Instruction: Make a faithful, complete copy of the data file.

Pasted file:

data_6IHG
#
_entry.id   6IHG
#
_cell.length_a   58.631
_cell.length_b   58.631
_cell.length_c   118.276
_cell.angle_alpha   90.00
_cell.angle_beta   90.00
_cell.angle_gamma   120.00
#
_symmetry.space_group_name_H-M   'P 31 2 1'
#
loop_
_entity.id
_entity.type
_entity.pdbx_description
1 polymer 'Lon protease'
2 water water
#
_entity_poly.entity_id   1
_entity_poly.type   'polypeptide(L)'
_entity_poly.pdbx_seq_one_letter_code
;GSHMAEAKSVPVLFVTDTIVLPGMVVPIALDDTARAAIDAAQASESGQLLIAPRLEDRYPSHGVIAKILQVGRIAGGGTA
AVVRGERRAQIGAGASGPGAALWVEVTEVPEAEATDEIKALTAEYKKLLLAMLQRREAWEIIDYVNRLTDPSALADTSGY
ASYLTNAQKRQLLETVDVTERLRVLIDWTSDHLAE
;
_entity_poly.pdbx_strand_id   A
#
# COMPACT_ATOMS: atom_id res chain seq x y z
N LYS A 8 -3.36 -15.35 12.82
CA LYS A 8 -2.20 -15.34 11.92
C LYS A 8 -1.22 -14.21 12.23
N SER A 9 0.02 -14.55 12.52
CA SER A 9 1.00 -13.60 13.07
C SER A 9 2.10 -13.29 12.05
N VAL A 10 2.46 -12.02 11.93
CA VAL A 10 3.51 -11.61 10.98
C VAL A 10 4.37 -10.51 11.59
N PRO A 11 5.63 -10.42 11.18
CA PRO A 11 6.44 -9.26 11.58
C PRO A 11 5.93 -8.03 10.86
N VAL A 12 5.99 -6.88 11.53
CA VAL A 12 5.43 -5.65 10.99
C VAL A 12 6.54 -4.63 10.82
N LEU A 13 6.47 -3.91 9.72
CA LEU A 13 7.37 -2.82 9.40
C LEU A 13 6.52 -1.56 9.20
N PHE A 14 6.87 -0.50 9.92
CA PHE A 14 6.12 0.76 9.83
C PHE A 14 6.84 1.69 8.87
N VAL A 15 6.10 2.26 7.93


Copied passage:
data_6IHG
#
_entry.id   6IHG
#
_cell.length_a   58.631
_cell.length_b   58.631
_cell.length_c   118.276
_cell.angle_alpha   90.00
_cell.angle_beta   90.00
_cell.angle_gamma   120.00
#
_symmetry.space_group_name_H-M   'P 31 2 1'
#
loop_
_entity.id
_entity.type
_entity.pdbx_description
1 polymer 'Lon protease'
2 water water
#
_entity_poly.entity_id   1
_entity_poly.type   'polypeptide(L)'
_entity_poly.pdbx_seq_one_letter_code
;GSHMAEAKSVPVLFVTDTIVLPGMVVPIALDDTARAAIDAAQASESGQLLIAPRLEDRYPSHGVIAKILQVGRIAGGGTA
AVVRGERRAQIGAGASGPGAALWVEVTEVPEAEATDEIKALTAEYKKLLLAMLQRREAWEIIDYVNRLTDPSALADTSGY
ASYLTNAQKRQLLETVDVTERLRVLIDWTSDHLAE
;
_entity_poly.pdbx_strand_id   A
#
# COMPACT_ATOMS: atom_id res chain seq x y z
N LYS A 8 -3.36 -15.35 12.82
CA LYS A 8 -2.20 -15.34 11.92
C LYS A 8 -1.22 -14.21 12.23
N SER A 9 0.02 -14.55 12.52
CA SER A 9 1.00 -13.60 13.07
C SER A 9 2.10 -13.29 12.05
N VAL A 10 2.46 -12.02 11.93
CA VAL A 10 3.51 -11.61 10.98
C VAL A 10 4.37 -10.51 11.59
N PRO A 11 5.63 -10.42 11.18
CA PRO A 11 6.44 -9.26 11.58
C PRO A 11 5.93 -8.03 10.86
N VAL A 12 5.99 -6.88 11.53
CA VAL A 12 5.43 -5.65 10.99
C VAL A 12 6.54 -4.63 10.82
N LEU A 13 6.47 -3.91 9.72
CA LEU A 13 7.37 -2.82 9.40
C LEU A 13 6.52 -1.56 9.20
N PHE A 14 6.87 -0.50 9.92
CA PHE A 14 6.12 0.76 9.83
C PHE A 14 6.84 1.69 8.87
N VAL A 15 6.10 2.26 7.93